Mistakes can be made on house painting projects, whether you are tackling the paint job yourself or you’ve hired a professional. First, let me state clearly, errors are made by hard working painters and homeowners alike and most can be corrected. Sometimes things are missed because of oversight, other times there are issues that aren’t apparent until the job is done. Here are four of the most common glaring issues.
The lines aren’t straight.
Painting is a skilled trade and I’ve seen painters with 20 years of experience that still haven’t learned to paint a straight line. There’s also an art to taping off. If you’ve ever painted for yourself, you know the frustration of the paint bleeding underneath the tape. The solution is to hire a professional to repaint the straight lines. Choose a company that has a great reputation for clean lines and you won’t be disappointed. The simple act of straightening up the lines can make a night and day difference on how your final product looks.
The paint is peeling.
The three prevalent reasons that paint peels are: inter-coat adhesion failure, moisture, and lack of appropriate prep or primer. Let’s look at these in more depth:
- Inter-coat Adhesion is caused by two paint products not bonding. Most of you have heard that you cannot apply latex paint over oil without the proper prep. If waterborne paint is applied directly to oil-based paint without sanding and/or the correct primer, it will peel. If you apply a low sheen over a glossy paint without sanding, it will peel. When the paint doesn’t bond, it peels off easily. Inter-coat adhesion failure can be time consuming and expensive to fix. Sometimes a light sanding and bonding primer applied with a high-quality paint will correct the issue; however, in the worst case, the paint will need to be completely stripped.
- Moisture; if paint is bubbling and blistering, then moisture is most likely the cause. This is very common with older siding. You may not see moisture, but condensation in the substrate can cause the paint to blister and peel. Also, moisture intrusion in the house or places that are not properly ventilated can create issues with paint. Paint will not fix a moisture problem; the cause of the moisture needs to be addressed. Once you have fixed the root of the problem, then a good primer and two coats of quality paint will take care of the paint failure.
- Lack of appropriate primer can cause problems. You could be dealing with the paint not properly adhering to the substrate, inter-coat adhesion, and/or tannin bleed. Mistakes like applying paint to bare wood will make the paint not stick. Most wood requires an oil-based primer. MDF (medium-density fiberboard) requires an oil-based primer as well. If you prime MDF with a water-based primer, you will have moisture issues because the water in the primer will penetrate the substrate. If you have a glossy surface, then I recommend a bonding primer. Also, cedar and other wood products require an oil-based primer to block the tannins. Tannic acids are the oils that bleed out of certain woods, especially cedar, mahogany, redwood, fir, and pine. They cause a yellowish-brown stain in the paint, more prominent with light colors.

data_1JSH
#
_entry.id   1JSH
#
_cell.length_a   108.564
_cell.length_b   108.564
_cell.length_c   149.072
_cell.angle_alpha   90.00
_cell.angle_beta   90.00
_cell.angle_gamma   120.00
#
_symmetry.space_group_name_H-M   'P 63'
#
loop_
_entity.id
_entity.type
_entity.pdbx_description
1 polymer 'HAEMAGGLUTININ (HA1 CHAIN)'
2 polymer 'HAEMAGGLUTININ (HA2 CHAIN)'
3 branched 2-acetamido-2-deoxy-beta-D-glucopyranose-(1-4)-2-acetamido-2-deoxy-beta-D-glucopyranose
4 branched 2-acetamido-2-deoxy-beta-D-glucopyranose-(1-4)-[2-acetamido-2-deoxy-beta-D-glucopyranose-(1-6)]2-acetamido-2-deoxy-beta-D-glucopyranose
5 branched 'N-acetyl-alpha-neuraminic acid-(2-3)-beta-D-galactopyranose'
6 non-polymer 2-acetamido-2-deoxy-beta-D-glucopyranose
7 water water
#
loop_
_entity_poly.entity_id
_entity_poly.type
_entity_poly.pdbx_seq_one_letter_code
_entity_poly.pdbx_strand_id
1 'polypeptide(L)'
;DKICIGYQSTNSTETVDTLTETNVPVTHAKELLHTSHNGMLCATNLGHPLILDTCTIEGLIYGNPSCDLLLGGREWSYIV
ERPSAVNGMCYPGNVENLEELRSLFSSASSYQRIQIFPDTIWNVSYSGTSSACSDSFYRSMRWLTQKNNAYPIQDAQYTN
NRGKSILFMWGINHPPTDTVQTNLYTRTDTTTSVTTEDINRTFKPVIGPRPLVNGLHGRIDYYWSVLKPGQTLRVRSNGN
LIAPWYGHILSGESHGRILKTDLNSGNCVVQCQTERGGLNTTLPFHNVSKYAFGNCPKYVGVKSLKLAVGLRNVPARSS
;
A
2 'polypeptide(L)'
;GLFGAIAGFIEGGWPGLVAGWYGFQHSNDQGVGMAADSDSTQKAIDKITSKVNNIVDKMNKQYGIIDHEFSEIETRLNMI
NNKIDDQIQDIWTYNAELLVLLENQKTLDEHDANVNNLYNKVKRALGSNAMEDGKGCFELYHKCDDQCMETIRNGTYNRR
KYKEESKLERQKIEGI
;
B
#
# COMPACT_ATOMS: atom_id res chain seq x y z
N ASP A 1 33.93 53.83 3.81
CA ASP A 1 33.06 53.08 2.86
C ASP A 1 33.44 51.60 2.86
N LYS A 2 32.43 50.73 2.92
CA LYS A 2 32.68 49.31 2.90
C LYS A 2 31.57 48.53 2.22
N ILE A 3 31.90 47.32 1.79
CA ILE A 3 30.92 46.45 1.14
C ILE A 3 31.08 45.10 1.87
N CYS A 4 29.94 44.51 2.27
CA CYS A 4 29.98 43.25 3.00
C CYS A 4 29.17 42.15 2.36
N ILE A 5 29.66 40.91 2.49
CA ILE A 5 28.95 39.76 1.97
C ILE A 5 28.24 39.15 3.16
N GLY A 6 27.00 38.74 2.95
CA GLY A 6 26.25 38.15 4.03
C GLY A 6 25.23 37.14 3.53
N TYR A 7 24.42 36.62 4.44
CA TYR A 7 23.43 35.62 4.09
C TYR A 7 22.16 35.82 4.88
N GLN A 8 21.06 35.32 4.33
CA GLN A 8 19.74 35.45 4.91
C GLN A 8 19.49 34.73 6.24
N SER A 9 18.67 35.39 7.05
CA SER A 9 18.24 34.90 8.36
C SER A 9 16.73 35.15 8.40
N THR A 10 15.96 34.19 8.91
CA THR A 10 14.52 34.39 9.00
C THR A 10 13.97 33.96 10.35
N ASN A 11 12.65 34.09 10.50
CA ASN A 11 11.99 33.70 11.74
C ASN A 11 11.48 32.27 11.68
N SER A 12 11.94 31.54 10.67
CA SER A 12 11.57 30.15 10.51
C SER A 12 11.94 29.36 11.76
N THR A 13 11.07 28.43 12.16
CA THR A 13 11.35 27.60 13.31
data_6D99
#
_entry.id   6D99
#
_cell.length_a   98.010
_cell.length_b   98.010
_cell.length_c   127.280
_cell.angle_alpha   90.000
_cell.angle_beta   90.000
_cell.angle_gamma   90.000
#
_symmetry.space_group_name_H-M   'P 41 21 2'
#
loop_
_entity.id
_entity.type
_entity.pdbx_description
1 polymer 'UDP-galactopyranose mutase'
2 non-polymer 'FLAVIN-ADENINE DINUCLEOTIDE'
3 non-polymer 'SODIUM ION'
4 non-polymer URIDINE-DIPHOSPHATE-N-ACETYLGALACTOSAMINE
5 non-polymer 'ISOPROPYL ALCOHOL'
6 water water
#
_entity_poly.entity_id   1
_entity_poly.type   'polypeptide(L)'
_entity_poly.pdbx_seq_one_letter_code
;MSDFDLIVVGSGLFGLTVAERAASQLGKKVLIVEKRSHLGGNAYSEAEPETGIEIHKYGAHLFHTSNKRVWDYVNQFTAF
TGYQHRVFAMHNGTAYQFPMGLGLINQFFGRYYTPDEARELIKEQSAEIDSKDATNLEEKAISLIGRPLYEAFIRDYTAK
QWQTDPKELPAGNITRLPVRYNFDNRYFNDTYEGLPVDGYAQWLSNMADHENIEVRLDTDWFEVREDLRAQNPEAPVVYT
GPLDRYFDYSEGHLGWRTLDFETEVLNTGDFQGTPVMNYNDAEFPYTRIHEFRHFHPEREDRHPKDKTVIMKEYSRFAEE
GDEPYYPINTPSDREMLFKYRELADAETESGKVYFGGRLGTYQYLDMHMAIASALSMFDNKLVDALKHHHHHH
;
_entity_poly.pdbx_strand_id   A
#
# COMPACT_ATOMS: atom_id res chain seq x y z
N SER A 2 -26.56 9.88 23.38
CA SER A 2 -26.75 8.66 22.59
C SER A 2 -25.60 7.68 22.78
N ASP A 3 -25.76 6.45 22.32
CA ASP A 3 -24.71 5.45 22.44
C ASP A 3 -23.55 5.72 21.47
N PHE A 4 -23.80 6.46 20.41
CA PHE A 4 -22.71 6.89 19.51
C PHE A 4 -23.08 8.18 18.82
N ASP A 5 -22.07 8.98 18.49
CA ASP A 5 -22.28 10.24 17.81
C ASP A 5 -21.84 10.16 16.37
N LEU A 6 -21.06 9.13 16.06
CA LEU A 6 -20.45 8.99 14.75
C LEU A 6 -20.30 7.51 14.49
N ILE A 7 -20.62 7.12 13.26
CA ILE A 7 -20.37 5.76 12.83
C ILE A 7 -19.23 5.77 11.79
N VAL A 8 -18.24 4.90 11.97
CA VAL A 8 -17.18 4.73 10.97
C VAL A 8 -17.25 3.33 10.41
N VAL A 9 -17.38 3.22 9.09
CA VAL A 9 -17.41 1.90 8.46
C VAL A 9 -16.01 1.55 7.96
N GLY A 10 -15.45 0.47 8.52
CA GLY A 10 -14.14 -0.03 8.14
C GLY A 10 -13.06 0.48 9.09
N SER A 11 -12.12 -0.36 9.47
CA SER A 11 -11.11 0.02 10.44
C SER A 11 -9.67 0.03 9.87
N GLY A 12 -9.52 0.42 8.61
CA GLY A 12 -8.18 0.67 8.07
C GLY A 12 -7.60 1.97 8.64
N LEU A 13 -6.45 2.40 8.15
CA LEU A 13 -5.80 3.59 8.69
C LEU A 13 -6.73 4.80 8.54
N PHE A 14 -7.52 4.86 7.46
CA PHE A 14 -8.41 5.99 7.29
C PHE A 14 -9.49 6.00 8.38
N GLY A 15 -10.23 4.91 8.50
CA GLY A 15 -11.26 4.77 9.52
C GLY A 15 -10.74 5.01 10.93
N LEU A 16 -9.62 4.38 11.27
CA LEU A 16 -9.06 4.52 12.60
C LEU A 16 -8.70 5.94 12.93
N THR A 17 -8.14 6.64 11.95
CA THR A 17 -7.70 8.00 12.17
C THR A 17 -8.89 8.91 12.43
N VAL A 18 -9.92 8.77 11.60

There are paint drips and splatters.
Nothing is more frustrating than cleaning up these from a freshly finished paint job. It doesn’t take long for paint to dry and you may never fully remove the paint, if it lands on certain fabrics and belongings. Once, we were hired to take over a paint job because the previous painters didn’t cover anything and got paint on the homeowner’s antique cello. While painting, mistakes can happen, you should NEVER have paint slopped on your surroundings because someone didn’t take the time to tape off and cover everything. Avoid the worries of having to clean up dried paint by making sure EVERYTHING is covered with plastic, paper and drop cloths. An ounce of prevention is worth a pound of cure.
Lack of prep isn’t pretty.
If the surface you are painting isn’t properly prepped, all sorts of problems can ensue. Prep work includes cleaning the surfaces, sanding, caulking, filling holes, wall repairs, primer, and taping among other various steps required for a fine finish. These can be tedious, time consuming and cost extra labor; or they may cut into your personal time, if you are attacking the project yourself. But, if you are anything like me and appreciate a beautiful paint job that lasts then it’s worth the extra effort or expense to have the job done right the first time. My advice? Mistakes are less likely to happen, if you don’t skimp on prep work!
If you’ve found yourself at the end of a paint job and you aren’t satisfied with the workmanship, you may need a professional opinion. As always, we are only a phone call away!